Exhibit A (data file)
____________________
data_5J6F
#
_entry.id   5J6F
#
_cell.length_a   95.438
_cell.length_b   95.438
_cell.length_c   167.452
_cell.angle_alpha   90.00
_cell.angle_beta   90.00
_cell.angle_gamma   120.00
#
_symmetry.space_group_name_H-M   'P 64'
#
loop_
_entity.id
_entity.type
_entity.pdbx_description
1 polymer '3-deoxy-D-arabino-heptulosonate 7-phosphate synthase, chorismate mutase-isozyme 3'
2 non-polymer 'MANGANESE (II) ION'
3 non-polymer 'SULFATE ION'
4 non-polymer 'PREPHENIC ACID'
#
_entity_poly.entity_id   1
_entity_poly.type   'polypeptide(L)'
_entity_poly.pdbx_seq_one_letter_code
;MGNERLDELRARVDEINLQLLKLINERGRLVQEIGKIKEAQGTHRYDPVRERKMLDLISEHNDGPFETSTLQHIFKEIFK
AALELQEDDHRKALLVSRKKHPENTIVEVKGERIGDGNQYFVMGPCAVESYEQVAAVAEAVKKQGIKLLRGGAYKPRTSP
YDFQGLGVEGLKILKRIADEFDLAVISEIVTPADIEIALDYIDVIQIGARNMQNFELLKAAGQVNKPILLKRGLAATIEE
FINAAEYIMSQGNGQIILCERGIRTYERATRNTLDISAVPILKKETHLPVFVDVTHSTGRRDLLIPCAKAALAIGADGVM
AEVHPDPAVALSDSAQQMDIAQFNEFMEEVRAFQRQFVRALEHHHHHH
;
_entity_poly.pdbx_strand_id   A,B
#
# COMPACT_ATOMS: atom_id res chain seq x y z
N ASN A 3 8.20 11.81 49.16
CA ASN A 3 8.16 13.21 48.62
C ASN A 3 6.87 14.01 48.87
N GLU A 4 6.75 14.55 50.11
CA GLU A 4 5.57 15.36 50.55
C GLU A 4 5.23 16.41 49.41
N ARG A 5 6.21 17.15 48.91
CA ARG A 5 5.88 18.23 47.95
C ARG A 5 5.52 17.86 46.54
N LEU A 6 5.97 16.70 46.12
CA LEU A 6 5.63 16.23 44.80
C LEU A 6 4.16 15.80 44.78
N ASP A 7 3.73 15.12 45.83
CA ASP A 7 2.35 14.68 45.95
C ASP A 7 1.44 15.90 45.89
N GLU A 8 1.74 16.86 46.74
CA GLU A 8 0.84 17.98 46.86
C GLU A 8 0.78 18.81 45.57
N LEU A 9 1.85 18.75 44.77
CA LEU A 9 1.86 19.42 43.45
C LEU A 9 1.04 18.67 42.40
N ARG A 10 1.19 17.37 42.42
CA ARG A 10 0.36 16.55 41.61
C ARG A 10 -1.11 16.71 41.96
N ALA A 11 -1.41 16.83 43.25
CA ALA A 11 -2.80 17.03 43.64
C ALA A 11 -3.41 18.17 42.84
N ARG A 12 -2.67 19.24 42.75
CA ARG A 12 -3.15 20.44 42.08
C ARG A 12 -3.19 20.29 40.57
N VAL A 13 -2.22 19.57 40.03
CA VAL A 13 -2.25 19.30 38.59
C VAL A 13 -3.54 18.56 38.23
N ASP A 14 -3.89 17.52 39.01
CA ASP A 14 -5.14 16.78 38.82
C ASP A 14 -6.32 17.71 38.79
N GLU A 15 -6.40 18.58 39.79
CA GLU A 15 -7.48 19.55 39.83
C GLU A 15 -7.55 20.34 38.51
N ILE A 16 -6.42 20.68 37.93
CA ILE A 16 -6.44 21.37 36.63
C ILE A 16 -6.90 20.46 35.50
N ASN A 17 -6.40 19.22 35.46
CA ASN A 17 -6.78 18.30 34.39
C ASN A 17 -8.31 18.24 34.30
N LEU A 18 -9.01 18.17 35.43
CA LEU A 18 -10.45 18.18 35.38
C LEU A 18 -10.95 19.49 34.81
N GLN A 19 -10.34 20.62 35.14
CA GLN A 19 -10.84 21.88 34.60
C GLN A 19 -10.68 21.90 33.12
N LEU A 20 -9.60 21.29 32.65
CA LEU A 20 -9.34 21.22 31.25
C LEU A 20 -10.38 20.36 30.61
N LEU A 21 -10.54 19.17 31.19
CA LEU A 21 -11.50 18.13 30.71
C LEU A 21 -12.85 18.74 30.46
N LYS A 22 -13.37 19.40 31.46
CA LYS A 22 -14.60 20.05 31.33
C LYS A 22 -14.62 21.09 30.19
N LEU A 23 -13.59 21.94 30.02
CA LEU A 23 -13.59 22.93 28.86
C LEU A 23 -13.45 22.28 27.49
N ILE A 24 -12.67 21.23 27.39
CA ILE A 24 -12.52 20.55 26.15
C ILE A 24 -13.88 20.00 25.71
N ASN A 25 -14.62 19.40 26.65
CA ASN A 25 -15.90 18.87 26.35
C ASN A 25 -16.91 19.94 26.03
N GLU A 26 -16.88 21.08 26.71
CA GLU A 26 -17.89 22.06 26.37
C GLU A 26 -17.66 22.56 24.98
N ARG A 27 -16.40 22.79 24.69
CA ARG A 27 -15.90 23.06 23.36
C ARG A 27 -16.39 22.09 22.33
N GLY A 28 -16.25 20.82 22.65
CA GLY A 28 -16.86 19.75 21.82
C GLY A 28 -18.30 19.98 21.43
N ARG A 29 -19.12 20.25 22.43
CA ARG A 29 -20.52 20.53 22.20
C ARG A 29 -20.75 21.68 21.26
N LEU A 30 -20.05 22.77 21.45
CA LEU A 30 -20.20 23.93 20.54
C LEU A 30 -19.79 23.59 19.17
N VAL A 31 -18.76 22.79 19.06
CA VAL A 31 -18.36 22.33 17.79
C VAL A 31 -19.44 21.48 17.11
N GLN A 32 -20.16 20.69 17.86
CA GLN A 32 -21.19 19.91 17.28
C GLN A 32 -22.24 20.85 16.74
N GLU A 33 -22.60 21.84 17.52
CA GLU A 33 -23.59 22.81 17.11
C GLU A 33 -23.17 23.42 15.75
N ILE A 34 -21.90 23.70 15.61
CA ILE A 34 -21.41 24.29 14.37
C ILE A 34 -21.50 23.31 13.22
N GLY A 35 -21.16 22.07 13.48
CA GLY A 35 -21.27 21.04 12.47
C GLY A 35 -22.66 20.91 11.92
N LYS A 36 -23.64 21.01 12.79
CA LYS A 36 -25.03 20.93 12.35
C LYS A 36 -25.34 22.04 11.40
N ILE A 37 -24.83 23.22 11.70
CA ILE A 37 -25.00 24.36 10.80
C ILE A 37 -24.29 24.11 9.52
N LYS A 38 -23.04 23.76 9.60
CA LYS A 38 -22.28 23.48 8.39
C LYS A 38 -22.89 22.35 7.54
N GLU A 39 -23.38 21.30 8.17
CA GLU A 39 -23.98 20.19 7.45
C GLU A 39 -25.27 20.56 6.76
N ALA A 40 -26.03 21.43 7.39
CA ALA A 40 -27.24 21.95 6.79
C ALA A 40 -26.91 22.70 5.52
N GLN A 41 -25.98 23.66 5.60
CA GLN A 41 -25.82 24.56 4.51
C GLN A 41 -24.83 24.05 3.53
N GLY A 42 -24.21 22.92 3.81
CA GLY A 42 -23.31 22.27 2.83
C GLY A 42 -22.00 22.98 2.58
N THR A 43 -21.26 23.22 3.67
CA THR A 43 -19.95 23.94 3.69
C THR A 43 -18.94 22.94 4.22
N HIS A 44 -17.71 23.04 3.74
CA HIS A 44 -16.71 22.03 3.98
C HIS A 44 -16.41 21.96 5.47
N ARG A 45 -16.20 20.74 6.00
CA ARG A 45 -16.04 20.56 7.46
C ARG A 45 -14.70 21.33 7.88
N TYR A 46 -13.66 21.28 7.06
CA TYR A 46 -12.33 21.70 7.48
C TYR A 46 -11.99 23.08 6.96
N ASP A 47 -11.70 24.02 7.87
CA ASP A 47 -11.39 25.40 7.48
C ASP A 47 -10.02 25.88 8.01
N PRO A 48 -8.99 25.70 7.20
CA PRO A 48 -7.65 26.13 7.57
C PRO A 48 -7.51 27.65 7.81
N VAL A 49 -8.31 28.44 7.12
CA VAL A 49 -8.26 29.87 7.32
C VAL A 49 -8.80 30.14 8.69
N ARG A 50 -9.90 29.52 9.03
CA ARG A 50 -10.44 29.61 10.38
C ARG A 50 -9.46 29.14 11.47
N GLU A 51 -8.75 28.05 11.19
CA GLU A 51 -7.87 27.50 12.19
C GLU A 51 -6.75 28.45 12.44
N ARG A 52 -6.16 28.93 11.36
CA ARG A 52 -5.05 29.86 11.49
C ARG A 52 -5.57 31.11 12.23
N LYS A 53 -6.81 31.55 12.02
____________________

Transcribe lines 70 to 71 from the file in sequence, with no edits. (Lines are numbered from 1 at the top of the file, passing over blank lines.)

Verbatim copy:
C ASP A 14 -6.32 17.71 38.79
N GLU A 15 -6.40 18.58 39.79